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Key to success: Vision Key to success: Passion Key to success: Perseverance Key to success: Preparation Key to success: Courage Key to success: Integrity Key to success: The American Dream Keys to success homepage More quotes on Passion More quotes on Vision More quotes on Courage More quotes on Integrity More quotes on Preparation More quotes on Perseverance More quotes on The American Dream


Michael Thornton

Medal of Honor

Your first eight weeks of training you go through a lot of physical -- I mean, harassing, harassing, harassing, harassment. Just everybody telling you you're worthless and you're not this. Doing push-ups, calisthenics, running. I mean, you don't go anywhere. You run everywhere, you know. You're the lowest animal in the world, you know, and you're right underneath a cockroach, you know, as far as they're -- and that's the way they treated you.
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Michael Thornton

Medal of Honor

Thomas Norris: You have to understand that we had a job to do, which we'd been trained very well to do. It was an unusual job, an unconventional job, a highly dangerous job, but you ran your missions because that's what you were sent there to do. And you never thought about, "Gosh, I almost didn't make it back from this one," or "Boy, I was successful on that one," or "We got ambushed on this one and we almost didn't make it out," you know, "Am I going to make it on the next one? Are my people going to make it back?" You don't think about those things. Each mission is an objective that you set out to accomplish and go after. Then you forget about that and you go on to the next one. How did this affect me? If you're asking me how did this affect me after the fact once I was wounded, obviously it changed my whole lifestyle and existence. I wanted to be a -- I mean, I no longer could stay in the Navy. I went into the hospital. I spent from 1972 to 1975 in surgeries. And after that until 1978 in minor surgeries, so I was going back and forth for repair work. The Navy retired me as a result of that, and wouldn't let me stay with the unit. So that part of my life totally changed. I was now -- I mean -- I had the injuries that I had to deal with. But some people look at you and say, "How did you make it through that?" And I think the reason I made it through was because of the type of training that I had way back when we went through basic DDT SEAL training. I mean there's an ingrown desire and determination that you're not going to quit no matter what. And the doctors even came in and said, "We didn't think we were ever going to save you." He said, "I don't know how you made it -- stayed alive and made it through but --" he said, "You just wouldn't give up."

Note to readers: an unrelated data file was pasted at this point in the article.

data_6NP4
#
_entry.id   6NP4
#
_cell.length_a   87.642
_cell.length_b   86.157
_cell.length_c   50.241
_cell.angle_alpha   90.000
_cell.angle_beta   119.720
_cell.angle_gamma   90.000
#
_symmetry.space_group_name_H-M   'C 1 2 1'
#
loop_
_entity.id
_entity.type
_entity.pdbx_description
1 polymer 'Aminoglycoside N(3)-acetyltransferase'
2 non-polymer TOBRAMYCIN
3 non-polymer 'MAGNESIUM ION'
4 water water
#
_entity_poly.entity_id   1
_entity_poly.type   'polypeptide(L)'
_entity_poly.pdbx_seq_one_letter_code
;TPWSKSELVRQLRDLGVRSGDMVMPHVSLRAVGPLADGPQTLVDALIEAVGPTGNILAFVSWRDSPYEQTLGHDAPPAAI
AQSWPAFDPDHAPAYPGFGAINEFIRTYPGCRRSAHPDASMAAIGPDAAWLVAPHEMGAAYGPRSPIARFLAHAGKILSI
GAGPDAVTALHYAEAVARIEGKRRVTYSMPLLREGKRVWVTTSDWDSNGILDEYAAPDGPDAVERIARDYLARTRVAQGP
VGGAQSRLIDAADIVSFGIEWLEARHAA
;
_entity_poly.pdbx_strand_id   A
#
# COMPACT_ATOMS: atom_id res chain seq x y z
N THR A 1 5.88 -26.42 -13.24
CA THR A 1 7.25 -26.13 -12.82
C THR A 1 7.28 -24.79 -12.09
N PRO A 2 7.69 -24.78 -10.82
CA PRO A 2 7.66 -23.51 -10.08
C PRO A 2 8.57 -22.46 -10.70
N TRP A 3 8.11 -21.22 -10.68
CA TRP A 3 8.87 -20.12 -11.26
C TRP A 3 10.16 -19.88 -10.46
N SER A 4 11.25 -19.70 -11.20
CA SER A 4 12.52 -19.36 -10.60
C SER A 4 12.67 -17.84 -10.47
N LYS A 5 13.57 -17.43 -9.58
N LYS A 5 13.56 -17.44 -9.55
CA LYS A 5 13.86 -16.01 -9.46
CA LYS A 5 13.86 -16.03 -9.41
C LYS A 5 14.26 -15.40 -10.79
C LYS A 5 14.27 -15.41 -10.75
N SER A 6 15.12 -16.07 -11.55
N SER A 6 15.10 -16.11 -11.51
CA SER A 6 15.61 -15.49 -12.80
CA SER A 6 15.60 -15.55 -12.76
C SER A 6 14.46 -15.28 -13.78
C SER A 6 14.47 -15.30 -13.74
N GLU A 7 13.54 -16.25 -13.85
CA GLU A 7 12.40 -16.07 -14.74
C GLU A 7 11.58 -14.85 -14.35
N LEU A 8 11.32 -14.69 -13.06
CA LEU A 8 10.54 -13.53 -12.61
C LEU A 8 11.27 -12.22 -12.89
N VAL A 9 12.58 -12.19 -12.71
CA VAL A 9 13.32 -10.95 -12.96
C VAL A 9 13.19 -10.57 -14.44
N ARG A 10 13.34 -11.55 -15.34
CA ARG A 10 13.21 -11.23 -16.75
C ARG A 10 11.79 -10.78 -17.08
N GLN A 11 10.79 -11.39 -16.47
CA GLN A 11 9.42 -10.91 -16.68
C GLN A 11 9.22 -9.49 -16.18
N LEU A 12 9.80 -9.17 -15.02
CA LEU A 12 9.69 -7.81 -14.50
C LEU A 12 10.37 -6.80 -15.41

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Clyde Tombaugh

Discoverer of Planet Pluto

Clyde Tombaugh: Being invited to come to Flagstaff was a big stroke of luck. The other was pluck, not really realizing I had been preparing myself for that for years before that: building that telescope, learning the finer objects in the sky, reading everything on astronomy I could get and to be very careful. I was somewhat of a perfectionist. So, those were the traits that made me a good candidate for this type of job.